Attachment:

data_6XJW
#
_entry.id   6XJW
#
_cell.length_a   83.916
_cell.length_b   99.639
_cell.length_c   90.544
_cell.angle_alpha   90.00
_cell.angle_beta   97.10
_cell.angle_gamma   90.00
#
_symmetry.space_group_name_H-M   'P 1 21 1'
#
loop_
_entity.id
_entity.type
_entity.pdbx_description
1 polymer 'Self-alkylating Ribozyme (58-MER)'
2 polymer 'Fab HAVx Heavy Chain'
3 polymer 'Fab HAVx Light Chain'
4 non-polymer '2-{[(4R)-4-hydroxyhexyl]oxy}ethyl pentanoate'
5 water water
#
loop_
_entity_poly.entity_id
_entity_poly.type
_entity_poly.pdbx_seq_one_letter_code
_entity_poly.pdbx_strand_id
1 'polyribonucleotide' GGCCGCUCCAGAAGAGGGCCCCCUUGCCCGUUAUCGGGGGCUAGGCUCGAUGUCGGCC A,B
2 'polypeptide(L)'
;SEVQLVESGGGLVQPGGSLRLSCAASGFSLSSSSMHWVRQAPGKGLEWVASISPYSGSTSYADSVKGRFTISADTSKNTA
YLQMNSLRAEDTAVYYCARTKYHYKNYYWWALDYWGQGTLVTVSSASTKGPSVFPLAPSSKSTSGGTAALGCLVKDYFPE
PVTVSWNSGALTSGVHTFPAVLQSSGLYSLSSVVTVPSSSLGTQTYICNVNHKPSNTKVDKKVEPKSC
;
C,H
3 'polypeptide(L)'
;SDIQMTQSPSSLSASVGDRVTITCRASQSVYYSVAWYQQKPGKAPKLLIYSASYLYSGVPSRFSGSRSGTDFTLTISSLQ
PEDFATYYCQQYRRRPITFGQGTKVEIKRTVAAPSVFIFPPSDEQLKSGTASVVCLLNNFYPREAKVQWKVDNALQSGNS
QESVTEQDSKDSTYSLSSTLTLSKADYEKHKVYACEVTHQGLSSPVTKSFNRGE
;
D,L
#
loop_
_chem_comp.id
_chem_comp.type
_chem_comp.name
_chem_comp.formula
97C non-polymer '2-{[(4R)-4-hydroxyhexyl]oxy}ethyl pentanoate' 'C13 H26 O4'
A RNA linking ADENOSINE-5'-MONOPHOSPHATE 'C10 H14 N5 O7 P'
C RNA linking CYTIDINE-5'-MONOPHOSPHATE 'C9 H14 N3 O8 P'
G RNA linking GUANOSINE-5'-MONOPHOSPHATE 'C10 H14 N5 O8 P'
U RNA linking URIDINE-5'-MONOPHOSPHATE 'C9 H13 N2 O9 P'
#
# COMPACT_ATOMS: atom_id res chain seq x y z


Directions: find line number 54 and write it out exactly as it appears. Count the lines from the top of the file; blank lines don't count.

# COMPACT_ATOMS: atom_id res chain seq x y z